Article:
There are 8 points on the wheel. They alternate between fixed points, the solstices and equinoxes, associated with lesser deities, and “moving” points, also called hinges, that keep the wheel turning. In the traditioan of the Seabhean, when we describe or call upon the 8 Goddesses, we start with the greater Goddesses, beginning at the Celtic New Year, November 1.
The Moving Points:
Samhain (Sow-an) (literally October in Irish) October 30 to November 1: Tlachtga (Clack-ta) – The harvest must be done by now. Whatever is left in the fields or on the trees will be left for the animals and the spirits of nature. Tlachtga oversees beginnings and endings. What are you giving up? What needs to leave to make room for other things? Whatever we begin, begins in the dark. Tlachtga is veiled so she can see in the dark, into the spirit world rather than the visible material world.
Imbolc - January 30 to February 1 – Brigid (Bridget) – the planting of seeds. Brigid is the patron of hospitality, gardens, midwives, education, poetry. She’s often worshipped at wells and springs. She’s the most beloved saint and goddess in Ireland.
Bealtaine - April 30 – May 1 - Medb (Maeve) – The first shoots and buds. Medb is the wild young woman, ready to take on the world. She represents passion and energy. She’s associated with horses, and is mentioned in the Tain bo Cuailnge (Toy-n bo Cooley) the great epic story of Ulster.
Lughnasadh (Loo-na-sa) July 31-August – Tialtiu (Tal-too) – the harvest, the gentle mother. The seeds you planted with Brigid and nurtured through Medb have ripened and are ready to be harvested. Tailtiu nourishes and comforts us. The weather is warm, there’s penty of food.
The Fixed Points:
Spring Equinox March 20-21 - Boann – the dreamer. Plants start to germinate in the ground, we dream of our future so we can make plans. Boann is the patron of rivers and water. She’s associated with cows.
Midsummer Solstice, June 21 – Aine – Queen of the fairies. She represents midsummer, joy, play, sweetness. Trees have come into leaf, fruit is beginning to grow. Life is good. This is the longest day of the year, and traditionally a time for revelry and celebration in northern Europe, where everyone stays up all night.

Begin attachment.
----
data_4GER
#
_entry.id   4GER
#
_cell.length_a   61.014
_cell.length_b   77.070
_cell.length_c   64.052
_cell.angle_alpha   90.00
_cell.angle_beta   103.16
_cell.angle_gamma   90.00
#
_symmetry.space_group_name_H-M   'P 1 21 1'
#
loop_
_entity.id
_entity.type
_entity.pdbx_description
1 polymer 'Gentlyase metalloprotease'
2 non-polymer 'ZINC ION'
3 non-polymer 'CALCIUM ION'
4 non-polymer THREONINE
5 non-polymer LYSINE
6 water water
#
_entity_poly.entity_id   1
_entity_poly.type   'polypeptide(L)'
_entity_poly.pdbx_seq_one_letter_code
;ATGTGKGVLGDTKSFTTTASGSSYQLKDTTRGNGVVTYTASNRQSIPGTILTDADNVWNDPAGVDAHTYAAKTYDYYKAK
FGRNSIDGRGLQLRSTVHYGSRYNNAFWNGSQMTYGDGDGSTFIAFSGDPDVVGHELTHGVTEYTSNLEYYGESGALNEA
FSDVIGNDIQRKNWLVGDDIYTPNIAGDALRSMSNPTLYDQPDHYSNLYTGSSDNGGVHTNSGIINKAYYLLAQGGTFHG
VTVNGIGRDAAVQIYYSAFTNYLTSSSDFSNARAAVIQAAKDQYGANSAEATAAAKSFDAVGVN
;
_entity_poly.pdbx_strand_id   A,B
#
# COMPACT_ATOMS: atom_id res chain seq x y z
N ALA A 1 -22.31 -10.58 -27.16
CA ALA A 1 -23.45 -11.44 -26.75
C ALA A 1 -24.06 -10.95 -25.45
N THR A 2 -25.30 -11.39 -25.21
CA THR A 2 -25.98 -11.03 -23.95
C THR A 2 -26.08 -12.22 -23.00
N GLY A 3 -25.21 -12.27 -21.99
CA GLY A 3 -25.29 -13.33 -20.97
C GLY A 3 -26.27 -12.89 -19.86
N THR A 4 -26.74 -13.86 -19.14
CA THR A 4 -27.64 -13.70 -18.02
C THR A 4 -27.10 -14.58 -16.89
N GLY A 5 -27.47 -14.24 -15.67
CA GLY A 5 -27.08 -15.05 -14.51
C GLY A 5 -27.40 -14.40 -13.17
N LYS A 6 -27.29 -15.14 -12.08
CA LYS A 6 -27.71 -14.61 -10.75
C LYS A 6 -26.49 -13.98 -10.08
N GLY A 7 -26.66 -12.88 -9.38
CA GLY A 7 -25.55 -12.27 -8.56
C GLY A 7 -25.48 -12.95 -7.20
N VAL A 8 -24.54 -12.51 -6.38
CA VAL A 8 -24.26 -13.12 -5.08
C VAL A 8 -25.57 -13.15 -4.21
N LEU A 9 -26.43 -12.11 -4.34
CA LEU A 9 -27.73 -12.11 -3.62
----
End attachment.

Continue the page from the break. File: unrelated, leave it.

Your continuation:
Autumn Equinox September 20-21 – Macha – She guards the cave of our becoming and our undoing. Harvest is well underway now, days grow shorter, nights grow longer, and nature is less welcoming than in summer. We begin to turn inward, and issues we haven’t resolved yet will begin to weigh on us. Or we’ll begin to imagine a different future, see new opportunities we can ponder through the long winter.
Midwinter Solstice December 20-21 – The Cailleach – The Ancient One, the crone. She created the hills and valleys before anyone was around. She’s lived through it all, done it all, seen it all. Nature is quiet and still, yet under the soil, things are working so they’re ready for spring, when the cycle begins again. John O’Donohue said, “spring is the secret work of winter all the time.”
On the altar cloth I painted, the trees represent the fixed points. Trees are alive, but rooted to the ground. The moon phases represent the moving points, as the moon moves around the earth and moves through its phases, from new to first quarter to full to last quarter.
You can choose a small object, a stone or figurine, to show where you are in the year during that gathering or ritual.